It is not surprising perhaps that joy seems to be missing in the book of Joshua (#12), since the record is mainly about war. Some might think of the great shout at Jericho (Joshua 6:20) as an expression of joy, but it was not. Encircling Jericho for seven days was an act of faith (Hebrews 11:30). So the great shout must have been as well. It was not an expression of joy after the fact. There was still more fighting to be done, and that was the case in chapter in chapter ten as well when the sun stood still for hours to enable a greater victory. Undoubtedly the people were thankful on both occasions, but that is not what is reported. The focus is on what God did rather than on how the people felt about it.
     That said, however, there was great sorrow among the people because of the defeat at Ai in chapter seven. The sin of Achan led to death, defeat, and mourning. Sin always brings sorrow in the end, and as Jeremiah said, it leads to the removal of gladness (Jeremiah 7:34, 16:9, 25:10).

There was rejoicing early in Saul's (#4) reign, because of the victory over the Philistines and the deliverance of the Jabesh Gilead (1 Sam. 11:9-15). Later, there was joy in Israel because of David's victory over Goliath, and even Saul is said to have been happy about it (1 Sam. 19:5). Soon thereafter, however, Saul's jealousy of David came to the forefront and the rejoicing ended (1 Sam. 18:6-9).

There is much to learn about joy and sorrow from David (#2), especially in the Psalms. Though his sin with Bathsheba and toward Uriah brought great sorrow and pain, David's repentance and divine forgiveness led to the restoration of joy (Psalm 51). In all, there are over one hundred expressions of joy in psalms that are attributed to David. For examples, see Psalm 4:7, 5:11, 7:17, 9:2,11,14, 13;6, 14:7, 16:9,11, 18:49, 19:8, 20:5, 21:1,6, 22:26, 27:6, 30:4,5,11,12, 31:7, 35:27, 40:16, etc.
     In addition, David's rejoicing when the ark of the covenant was brought into Jerusalem is one of the greatest displays of joy in the entire Bible. (See Second Samuel chapter six, First Chronicles chapter 16, Psalm 96, and Psalm 105.) Sadly, Saul's daughter, Michal, did not share David's joy (2 Sam. 6:20-23). Unshared joy because of jealousy or unshared faith is tragic, as seen in Saul as well in 1 Sam. 18:6-9. In fact, the contrast between Saul and David regarding joy is powerful and instructive.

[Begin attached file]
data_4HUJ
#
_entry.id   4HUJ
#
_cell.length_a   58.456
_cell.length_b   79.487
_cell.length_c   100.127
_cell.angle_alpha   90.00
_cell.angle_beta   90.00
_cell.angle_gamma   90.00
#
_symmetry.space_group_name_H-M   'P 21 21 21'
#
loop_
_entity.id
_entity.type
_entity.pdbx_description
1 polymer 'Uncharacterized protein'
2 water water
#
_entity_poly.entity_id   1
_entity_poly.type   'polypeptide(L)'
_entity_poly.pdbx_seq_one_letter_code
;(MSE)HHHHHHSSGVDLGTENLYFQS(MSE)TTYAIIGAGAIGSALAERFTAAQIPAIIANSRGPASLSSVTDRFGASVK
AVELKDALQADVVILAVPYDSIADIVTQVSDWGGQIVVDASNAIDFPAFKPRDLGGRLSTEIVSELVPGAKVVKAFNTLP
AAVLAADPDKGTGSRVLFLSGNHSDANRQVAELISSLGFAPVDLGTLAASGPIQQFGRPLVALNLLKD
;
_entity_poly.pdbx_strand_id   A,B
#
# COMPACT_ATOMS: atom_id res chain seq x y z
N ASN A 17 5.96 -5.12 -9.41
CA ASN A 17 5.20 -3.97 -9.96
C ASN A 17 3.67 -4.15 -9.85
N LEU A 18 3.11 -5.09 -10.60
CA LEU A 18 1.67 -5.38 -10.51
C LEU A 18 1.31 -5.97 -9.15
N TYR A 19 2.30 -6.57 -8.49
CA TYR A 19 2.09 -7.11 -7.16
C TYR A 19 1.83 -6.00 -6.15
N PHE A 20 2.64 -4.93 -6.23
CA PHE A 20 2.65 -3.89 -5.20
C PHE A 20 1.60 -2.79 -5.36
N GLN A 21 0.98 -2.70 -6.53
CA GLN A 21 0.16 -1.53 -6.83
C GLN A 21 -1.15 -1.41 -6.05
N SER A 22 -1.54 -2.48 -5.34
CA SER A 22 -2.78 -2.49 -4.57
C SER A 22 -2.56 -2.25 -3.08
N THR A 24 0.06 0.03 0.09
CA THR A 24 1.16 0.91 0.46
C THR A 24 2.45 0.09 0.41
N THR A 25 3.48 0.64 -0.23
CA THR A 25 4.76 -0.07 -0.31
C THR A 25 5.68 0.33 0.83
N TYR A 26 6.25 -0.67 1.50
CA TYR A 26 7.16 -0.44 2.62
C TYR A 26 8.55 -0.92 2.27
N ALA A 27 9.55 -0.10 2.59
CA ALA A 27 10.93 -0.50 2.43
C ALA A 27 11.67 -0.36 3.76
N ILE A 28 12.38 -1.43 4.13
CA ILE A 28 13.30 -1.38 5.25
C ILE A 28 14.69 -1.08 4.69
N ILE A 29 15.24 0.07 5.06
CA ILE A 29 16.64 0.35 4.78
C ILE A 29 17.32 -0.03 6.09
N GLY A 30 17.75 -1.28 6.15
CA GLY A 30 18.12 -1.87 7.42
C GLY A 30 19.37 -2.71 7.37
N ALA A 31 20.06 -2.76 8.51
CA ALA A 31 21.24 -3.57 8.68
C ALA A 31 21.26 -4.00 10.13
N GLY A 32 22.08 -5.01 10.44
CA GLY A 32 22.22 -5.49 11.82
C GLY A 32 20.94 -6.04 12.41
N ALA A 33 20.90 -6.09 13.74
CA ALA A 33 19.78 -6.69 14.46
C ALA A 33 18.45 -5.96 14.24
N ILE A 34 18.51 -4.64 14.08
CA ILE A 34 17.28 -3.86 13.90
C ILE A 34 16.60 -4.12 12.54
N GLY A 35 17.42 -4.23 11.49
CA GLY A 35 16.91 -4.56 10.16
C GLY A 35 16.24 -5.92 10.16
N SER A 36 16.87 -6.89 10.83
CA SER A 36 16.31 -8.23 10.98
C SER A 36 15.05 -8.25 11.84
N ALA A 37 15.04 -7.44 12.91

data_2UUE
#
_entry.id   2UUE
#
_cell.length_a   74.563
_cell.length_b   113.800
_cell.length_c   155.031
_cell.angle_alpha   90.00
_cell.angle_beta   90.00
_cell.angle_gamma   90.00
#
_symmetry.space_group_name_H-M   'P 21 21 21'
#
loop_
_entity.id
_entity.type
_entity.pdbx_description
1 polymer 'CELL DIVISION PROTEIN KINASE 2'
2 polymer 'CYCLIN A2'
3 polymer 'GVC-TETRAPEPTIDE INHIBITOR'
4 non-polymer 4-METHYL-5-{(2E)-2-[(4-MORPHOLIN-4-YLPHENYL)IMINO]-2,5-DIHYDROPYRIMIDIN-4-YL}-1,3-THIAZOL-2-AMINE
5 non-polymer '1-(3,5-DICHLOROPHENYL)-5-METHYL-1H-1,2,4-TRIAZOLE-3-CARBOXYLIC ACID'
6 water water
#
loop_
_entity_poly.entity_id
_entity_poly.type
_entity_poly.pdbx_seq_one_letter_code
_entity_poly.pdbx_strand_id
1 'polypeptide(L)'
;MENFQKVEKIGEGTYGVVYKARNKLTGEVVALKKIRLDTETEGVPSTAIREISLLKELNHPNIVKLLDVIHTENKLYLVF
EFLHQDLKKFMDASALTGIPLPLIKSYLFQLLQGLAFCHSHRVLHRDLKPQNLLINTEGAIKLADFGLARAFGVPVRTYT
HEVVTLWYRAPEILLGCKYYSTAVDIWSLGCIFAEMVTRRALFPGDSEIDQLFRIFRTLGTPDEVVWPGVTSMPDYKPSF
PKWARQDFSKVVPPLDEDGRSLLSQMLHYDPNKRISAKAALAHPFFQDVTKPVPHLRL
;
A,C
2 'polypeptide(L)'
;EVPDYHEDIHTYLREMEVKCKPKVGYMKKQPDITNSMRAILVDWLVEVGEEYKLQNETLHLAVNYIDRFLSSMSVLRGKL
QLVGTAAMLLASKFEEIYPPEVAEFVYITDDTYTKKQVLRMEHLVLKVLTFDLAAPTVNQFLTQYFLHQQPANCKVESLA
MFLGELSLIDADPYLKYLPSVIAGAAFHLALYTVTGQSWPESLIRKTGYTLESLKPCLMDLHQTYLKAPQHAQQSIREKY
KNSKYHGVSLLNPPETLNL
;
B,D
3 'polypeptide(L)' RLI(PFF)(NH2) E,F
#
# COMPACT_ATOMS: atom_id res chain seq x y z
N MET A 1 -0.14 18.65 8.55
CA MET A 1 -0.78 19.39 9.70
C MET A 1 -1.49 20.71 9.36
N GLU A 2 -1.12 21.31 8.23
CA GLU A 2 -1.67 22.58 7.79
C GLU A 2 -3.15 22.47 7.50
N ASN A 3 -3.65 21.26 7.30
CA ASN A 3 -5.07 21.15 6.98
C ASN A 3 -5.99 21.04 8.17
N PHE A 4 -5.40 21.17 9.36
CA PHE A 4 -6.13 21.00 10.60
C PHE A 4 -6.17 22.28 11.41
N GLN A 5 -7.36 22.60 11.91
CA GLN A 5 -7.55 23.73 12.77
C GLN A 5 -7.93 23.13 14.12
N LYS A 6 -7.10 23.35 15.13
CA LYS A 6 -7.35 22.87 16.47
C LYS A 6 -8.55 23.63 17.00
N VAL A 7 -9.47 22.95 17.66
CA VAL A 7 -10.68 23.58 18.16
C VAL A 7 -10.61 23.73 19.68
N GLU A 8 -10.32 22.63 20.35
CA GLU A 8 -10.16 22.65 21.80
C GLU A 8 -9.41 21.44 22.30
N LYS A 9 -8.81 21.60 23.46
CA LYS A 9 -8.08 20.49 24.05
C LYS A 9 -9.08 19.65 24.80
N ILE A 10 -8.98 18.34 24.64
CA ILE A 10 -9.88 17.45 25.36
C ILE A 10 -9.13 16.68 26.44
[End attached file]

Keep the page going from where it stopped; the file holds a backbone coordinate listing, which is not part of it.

David's thankfulness for God's great promises regarding his line, the messianic line, is also important to note. (See Second Samuel chapter seven and First Chronicles chapter 17. This too contrasts sharply with Saul's line which was largely cut off, aside from through Jonathan. Joy in the Messiah (#1) is especially important and may also be expressed in Psalm 138 and Psalm 145.
     One reason why David's joy stands out is because of the backdrop of persecution. For instance, see Psalm 18 and Psalm 144. This is somewhat like Paul's emphasis in Philippians, a prison epistle, on rejoicing in the Lord.

There is much to learn about joy from Solomon, especially from his writings. Happiness is a central theme in both Proverbs and Ecclesiastes. So it is not surprising that verses in Ecclesiastes about it being good to rejoice in the fruit of one's labor (Ecc. 2:10,24, 3:13,22, 5:18-19) are in line with Proverbs 6:9-11 and 20:4 which are warnings against being lazy lest one come to poverty. Moreover, both books teach that lasting joy requires wisdom (Proverbs. 3:13, 10:1, Ecc. 2:26) and show that wisdom is based on the fear of the Lord (Prov. 1:7, 10:27, Ecc. 8:12, 12:13). In addition, those that fear the Lord will avoid sin, and that too is the way to have a happy, joyful life.
     The Song of Solomon is about happiness in marriage, and this topic is covered in Proverbs to some degree as well. Solomon's personal joy when he married the Shulamite, his beloved first wife, is seen in Song 3:11 and this is much like the rejoicing that is called for in marriage in Proverbs. 5:18. Both of these verses show that joy is to be found in monogamy rather than polygamy or promiscuity. Paradoxically, Solomon confirmed the truth of these verses the hard way through his many marriages which did not bring joy.
   Other aspects of joy that stands out in the life of Solomon are the joy that was possible because of peace and the completion of the temple (1 Kings 8:66). These were a foretaste of the millennial kingdom during which Gentiles will come to Jerusalem with gifts much like the Queen of Sheba came to Solomon. (See First Kings chapter ten and Second Chronicles chapter nine.) Solomon's age of peace did not last, and true lasting peace and joy for the world as a whole awaits the Lord's return.